11 Apr Behavioural Leadership
‘Behavioural Ideals’ leadership models concentrate on what researchers believe are the most effective behaviours as a leader. The notable model in this category is Blake and Mouton’s Managerial Grid.
The ‘behavioural ideals’ approach argues that if a leader is to be effective he, or she, should practise a certain ideal behavioural style.
Behaviour ideals is very competently summarised by Robert Blake and Jane Mouten’s ‘Managerial Grid’ that identifies five types of leadership behaviour with two primary concerns; the people and the task ahead.
Country Club Style
Leader has a high concern for the team, but a low concern for the task. There is usually an overly friendly relationship between the leader and the group. This style is not good for producing results and is common among leaders who are afraid of upsetting people and/or who fear rejection.
Here the leader has both a low concern for people and a low concern for the task. This style is usually adopted by ‘leaders’ who care mainly about themselves and are afraid of making mistakes.
There is equally some concern for the task and some concern for people, but we might also say there is not enough of either. Leaders try to address the needs of the task and their followers to some extent, but do so without conviction, skill or insight.
Produce or Perish Style
Here we see a high focus on the task with little or no concern for people. Leaders using this style seek to dominate. A leader like this will commonly take the view that staff should be grateful to be employed. Motivation is often attempted through threats, such as being sacked. Sadly, it can be effective in the short term but the approach is not sustainable.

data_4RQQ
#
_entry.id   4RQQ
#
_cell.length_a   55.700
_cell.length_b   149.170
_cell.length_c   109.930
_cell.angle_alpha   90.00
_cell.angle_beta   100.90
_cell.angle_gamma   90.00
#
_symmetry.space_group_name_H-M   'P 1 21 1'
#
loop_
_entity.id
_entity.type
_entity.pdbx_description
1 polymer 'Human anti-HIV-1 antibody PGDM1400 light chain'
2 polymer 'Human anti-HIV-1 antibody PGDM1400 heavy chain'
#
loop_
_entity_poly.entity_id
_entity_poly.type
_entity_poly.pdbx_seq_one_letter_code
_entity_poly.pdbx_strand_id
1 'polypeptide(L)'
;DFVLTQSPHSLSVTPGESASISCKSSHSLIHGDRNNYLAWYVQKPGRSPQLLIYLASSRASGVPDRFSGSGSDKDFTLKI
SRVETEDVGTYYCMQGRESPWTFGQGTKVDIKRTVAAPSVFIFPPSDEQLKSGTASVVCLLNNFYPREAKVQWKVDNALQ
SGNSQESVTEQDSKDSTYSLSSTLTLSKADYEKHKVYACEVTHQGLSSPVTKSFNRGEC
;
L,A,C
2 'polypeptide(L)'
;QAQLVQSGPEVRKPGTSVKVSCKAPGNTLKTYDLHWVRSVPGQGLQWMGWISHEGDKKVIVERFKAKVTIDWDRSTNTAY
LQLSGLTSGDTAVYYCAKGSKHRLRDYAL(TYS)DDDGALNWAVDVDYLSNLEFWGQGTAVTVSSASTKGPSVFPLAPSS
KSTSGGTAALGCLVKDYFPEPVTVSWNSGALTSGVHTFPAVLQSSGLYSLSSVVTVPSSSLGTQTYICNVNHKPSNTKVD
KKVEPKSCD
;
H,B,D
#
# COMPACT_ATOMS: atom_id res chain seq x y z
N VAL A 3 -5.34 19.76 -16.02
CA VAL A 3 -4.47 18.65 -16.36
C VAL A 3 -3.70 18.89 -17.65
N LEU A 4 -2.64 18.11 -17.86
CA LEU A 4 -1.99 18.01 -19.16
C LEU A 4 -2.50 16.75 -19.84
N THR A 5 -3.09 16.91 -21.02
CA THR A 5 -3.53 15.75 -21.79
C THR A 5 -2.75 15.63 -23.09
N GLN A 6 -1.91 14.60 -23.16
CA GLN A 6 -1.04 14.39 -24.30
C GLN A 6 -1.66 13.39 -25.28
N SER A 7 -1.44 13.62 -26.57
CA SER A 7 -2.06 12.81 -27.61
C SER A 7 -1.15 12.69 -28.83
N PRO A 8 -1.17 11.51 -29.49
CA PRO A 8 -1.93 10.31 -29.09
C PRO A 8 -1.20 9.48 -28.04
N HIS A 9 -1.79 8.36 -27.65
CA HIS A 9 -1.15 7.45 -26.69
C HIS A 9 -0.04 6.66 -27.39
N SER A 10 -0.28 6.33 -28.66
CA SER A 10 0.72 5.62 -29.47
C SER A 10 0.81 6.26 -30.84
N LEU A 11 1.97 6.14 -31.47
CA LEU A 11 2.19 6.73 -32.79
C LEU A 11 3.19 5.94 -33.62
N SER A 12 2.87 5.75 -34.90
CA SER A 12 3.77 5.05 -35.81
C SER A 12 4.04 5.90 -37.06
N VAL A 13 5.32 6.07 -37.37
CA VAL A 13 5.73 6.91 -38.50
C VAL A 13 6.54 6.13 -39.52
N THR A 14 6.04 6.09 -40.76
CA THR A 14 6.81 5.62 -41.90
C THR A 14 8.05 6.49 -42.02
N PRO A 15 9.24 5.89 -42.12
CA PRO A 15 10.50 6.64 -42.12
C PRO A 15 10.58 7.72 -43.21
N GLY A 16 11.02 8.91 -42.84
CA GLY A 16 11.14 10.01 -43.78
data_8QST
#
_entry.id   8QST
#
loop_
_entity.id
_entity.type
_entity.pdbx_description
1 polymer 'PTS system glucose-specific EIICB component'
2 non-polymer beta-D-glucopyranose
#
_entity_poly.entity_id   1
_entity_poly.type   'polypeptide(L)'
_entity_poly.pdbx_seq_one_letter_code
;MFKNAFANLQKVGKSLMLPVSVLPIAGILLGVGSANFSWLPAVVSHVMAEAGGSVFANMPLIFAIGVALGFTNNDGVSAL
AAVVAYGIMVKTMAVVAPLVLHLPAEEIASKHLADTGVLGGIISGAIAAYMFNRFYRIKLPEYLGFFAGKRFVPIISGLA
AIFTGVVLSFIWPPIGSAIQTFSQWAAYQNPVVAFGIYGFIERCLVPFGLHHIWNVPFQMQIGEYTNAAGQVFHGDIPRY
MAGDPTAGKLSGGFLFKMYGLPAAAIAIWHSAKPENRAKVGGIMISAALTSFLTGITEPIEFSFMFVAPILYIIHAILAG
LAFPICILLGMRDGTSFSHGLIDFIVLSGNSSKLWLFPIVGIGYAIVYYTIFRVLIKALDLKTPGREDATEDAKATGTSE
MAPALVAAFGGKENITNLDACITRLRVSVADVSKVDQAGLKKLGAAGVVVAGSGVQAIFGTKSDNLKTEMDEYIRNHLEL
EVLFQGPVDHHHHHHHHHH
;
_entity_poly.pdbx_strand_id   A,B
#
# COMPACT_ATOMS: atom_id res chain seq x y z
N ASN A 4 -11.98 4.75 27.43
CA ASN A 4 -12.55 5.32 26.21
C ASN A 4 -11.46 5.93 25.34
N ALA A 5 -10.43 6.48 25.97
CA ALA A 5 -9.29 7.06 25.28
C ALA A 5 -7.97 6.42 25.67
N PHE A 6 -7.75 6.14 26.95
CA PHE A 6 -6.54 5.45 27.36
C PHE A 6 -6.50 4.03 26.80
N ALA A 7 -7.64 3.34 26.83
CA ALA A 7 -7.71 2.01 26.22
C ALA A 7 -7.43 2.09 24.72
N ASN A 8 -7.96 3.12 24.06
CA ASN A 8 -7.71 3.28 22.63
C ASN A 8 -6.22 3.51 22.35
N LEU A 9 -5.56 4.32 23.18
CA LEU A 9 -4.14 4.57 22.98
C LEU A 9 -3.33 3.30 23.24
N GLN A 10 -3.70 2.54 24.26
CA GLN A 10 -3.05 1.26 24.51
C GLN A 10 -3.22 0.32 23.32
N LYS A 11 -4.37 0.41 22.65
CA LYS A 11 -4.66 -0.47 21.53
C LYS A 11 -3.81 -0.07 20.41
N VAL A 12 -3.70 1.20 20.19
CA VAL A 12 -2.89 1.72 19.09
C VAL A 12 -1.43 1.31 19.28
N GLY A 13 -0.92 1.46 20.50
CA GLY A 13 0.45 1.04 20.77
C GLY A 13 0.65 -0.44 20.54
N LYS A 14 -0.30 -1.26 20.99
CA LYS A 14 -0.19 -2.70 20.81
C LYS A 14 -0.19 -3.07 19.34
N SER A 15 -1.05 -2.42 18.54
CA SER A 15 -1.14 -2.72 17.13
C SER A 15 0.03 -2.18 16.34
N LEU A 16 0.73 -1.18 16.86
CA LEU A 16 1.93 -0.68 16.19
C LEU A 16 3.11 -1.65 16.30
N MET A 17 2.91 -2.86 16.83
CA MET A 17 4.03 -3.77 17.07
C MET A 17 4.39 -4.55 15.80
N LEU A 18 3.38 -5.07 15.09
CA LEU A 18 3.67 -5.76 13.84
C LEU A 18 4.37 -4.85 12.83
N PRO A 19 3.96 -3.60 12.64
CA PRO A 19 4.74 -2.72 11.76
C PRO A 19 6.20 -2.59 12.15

This style combines a high concern for group involvement and a well organised and communicated focus on the task. Leaders adopt a collaborative teamwork approach with a concern for team development and achieving the organisation’s goals. This style normally requires that followers are suitably skilled for a high level of involvement. The style is difficult to use, and may be inadvisable, when leading inexperienced people.
Blake and Mouton’s grid theory and suggested ideal ‘Team Style’ behaviours are very reasonable in an ‘ideal world’. However, as James Scouller and others have noted, the model has two practical issues: it does not naturally or fully address the need to adapt behaviours according to the situation or the psychological make-up of a leader.
Scouller states that “Adopting the Team Style of leadership will not always be appropriate – for example at times of major crisis when the task is necessarily more important than people’s/worker’s interests, or when leading very inexperienced people towards a tough aim and tight deadline, who under such circumstances normally require very direct and firm instruction.
“Also, concerning the leaders own personality make-up, not every leader can or will adopt the ideal Team Style, even after training, because of inner psychological blocks or basic personality.” All that said, Blake and Mouton’s work is still significant.
Blake, R.; Mouton, J. (1964). The Managerial Grid: The Key to Leadership Excellence. Houston: Gulf Publishing Co.
Scouller, J. (2011). The Three Levels of Leadership: How to Develop Your Leadership Presence, Knowhow and Skill. Cirencester: Management Books 2000